cure: Campaign finance reform
By George F. Smith
posted February 18, 2002
"Fool me once, shame on you; fool me constantly, you must be Big Brother."
-- rule of subjection
Campaign finance reform is Congress's latest expression of love for America.
Politicians and their envy-eaten allies who favor reform are selling it
as a victory for the common man over corrupt monied interests like Enron.
As they see it, giant corporations, eager to put pals in office, funnel
soft money to their favorite political parties where it often ends up
hard at work supporting their candidates, thereby giving them government
privileges the rest of us are denied.
On the other side, pro-liberty pundits are screaming about the unconstitutionality
of the bill now going into the Senate. They could pick almost any bill
at random and holler just as loud. There's nothing in the Constitution,
they say, authorizing Congress to control political campaigns -- a view
with which proponents of reform completely agree. With one catch.
Daniel Ortiz of the Brookings Institute spells out that catch: "One would
search the Constitution in vain," he wrote in 1997, "for any mention of
'campaign finance,' let alone 'contributions,' 'expenditures,' 'soft money,'
or any of the other specialized terms in the campaign finance vocabulary.
Yet despite this silence, the U.S. Supreme Court has firmly and
repeatedly held that the Constitution greatly limits what Congress and
the states can do." (emphasis added) 
By virtue of that silence, the Constitution does limit what Congress
can do. But to people like Ortiz, this interpretation is inhumane because
it prohibits legal compulsion, except as punishment for a crime. They
don't want to leave people alone, they want to dictate how they should
live. One of the major victories of the New Deal was the unofficial repeal
of the Tenth
Amendment, which opened the gates for Congress to bleed and control
business. The resultant havoc raised cries for more regulations, sending
us spiraling towards statism. But to demagogues, interventionism is the
great savior of American capitalism. It's the best thing theyıve got as
a cure for liberty.
Besides being flagrant violations of our rights, restrictions on campaign
spending happen to favor incumbents, a coincidence that apparently tip-toed
past our public-spirited legislators. "Money is of much greater value
to challengers than to incumbents," Cato Institute's Bradley Smith writes,
"so higher spending opens up the political system to new people and ideas."
But incumbents could object. They could point out that the American people
perceived that our government had a scant $2,000,000,000,000 budget with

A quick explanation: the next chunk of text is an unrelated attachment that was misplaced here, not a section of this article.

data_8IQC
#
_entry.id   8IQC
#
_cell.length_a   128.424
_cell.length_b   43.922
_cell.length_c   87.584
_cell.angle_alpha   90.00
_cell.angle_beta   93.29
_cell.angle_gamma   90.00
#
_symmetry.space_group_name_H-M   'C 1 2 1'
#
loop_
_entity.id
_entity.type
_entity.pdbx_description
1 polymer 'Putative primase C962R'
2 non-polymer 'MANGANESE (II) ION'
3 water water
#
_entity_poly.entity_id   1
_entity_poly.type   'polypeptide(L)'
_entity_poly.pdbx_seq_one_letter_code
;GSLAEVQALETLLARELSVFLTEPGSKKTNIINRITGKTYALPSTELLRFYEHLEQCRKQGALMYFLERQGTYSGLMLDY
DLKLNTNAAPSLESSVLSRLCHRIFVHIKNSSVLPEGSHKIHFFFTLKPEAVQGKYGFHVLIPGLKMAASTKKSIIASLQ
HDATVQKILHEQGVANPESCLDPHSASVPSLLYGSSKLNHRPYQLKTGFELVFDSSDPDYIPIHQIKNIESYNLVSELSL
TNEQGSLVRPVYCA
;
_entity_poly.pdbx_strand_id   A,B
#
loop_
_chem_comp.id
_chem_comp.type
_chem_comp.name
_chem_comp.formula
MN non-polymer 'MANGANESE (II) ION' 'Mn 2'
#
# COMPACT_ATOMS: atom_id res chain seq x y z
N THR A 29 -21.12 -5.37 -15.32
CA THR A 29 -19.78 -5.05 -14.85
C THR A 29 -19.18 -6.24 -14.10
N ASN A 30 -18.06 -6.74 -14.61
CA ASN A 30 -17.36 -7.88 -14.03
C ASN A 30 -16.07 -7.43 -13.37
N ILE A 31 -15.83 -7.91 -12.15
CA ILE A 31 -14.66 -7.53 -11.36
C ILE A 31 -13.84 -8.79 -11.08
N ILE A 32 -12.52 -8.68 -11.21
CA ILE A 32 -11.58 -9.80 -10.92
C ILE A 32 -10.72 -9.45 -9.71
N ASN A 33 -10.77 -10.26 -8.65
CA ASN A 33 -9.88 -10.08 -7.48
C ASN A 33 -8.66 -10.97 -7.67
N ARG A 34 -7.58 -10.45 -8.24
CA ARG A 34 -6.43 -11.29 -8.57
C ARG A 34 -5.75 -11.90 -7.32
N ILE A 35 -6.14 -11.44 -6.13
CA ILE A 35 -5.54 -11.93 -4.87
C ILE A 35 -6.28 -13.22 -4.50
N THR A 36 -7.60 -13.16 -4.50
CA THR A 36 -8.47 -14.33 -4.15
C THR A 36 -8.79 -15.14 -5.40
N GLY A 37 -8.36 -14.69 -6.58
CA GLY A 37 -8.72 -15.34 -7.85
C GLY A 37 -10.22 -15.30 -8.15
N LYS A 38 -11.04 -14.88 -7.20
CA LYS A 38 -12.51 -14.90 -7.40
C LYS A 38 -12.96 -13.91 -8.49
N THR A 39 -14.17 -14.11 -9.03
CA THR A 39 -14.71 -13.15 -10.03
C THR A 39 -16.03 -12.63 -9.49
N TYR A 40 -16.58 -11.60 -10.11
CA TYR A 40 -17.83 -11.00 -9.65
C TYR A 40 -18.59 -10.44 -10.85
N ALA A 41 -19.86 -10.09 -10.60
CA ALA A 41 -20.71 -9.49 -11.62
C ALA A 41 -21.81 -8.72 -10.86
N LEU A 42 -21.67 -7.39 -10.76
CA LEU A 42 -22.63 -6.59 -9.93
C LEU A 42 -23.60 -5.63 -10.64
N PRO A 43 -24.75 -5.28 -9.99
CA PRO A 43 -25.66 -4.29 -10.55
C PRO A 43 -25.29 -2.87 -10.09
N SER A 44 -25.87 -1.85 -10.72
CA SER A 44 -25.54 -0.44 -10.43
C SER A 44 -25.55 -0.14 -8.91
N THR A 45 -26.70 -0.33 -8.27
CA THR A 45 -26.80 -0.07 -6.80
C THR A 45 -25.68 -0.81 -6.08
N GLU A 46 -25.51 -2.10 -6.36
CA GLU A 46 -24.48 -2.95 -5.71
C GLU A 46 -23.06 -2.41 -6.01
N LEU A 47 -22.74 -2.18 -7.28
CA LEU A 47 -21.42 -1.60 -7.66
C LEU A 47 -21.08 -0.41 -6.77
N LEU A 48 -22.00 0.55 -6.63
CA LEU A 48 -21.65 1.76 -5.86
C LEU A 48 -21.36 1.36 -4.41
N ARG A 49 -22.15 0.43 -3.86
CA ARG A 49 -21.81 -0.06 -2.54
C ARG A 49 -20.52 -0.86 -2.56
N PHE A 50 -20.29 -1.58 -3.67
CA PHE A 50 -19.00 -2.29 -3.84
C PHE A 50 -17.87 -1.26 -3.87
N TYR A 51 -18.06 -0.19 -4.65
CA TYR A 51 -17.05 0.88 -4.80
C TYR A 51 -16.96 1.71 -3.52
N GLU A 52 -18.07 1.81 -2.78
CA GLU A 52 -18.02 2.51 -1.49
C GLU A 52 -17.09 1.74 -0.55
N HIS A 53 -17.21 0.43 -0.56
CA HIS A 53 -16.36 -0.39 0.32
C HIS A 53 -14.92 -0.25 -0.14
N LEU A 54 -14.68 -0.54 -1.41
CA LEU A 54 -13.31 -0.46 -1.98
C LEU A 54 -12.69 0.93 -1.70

which to prevent 9-11 and so wisely demanded drastic increases in funding
and power. The idea of ignoring the Constitution to guarantee our safety
is unfortunate, pols will admit, but at least now when we board a plane
we'll land at an airport instead of a conference room -- by virtue of
converting minimum-wagers to federal employees and shaking down soccer
moms and their progeny. If campaign finance reform will keep out of office
radicals who are blinded by allegiance to the Constitution, then this
legislation is truly a case of God blessing America.
If we peek behind the rhetoric of politicians calling for more control
over our lives, we'll find an infallible fidelity to force. Acts of God
notwithstanding, social problems emerge from the human act of choosing.
The government's role, they believe, is to put a stop to those choices
-- by passing laws. Their purpose is to convert us from beings who choose
to robots who obey. This is what kept legislators up until 3:00 a.m. on
Valentine's Day morning, ensuring we don't corrupt any more elections
as we did when we chose them for office.
Government regulation has always been a con game. It creates havoc and
injustice, not order and fairness. Nonetheless, it's sold to the public
as a way of instilling civility in an otherwise dog-eat-dog economic system.
That's Big Brother's two-for-one sale -- two myths in one breath. Government
schools perpetuate these myths with great success.
Leftist commentators in the media and higher education point to Enron
as a textbook example of the evils of unregulated capitalism. But Enron
was buried in regulations, as are all business entities. If anything,
the regulations helped provide a false sense of security for those who
didn't know better. As for the fraud Enron committed, that's been on the
books for ages as a criminal act, independent of politicians' meddling
As economist William L. Anderson explains, the Enron "collapse did not
come because regulators blew the whistle on the company's fraudulent operations,
but rather because potential investors came to realize the company's shell
games could no longer be hidden. The judgment of investors . . . was swift
and sudden: America's corporate darling was relegated to the abyss of
penny stocks." 
While government has the power to run our lives, there will always be
favor-seekers and mounting abuse. We need to take away that power. We
need to restore the Tenth Amendment and return our lives to their rightful
-- Campaign Finance Reform: A sourcebook, Ch. 3 "The First Amendment at
Work: Constitutional Restrictions on Campaign Finance Law," Daniel R.
-- Policy Analysis, Campaign Finance Regulation: Faulty Assumptions and
Undemocratic Consequences, Bradley A. Smith.
-- Regulation and Reality, William L. Anderson.
George Smith is full-time freelance writer with a special interest
in liberty issues and screenwriting. His articles have appeared on Ether
Zone, and in the Gwinnett Daily Post, Writer's Yearbook, Creative Loafing,
and Goal Magazine. He has a web site for screenwriters and other writers
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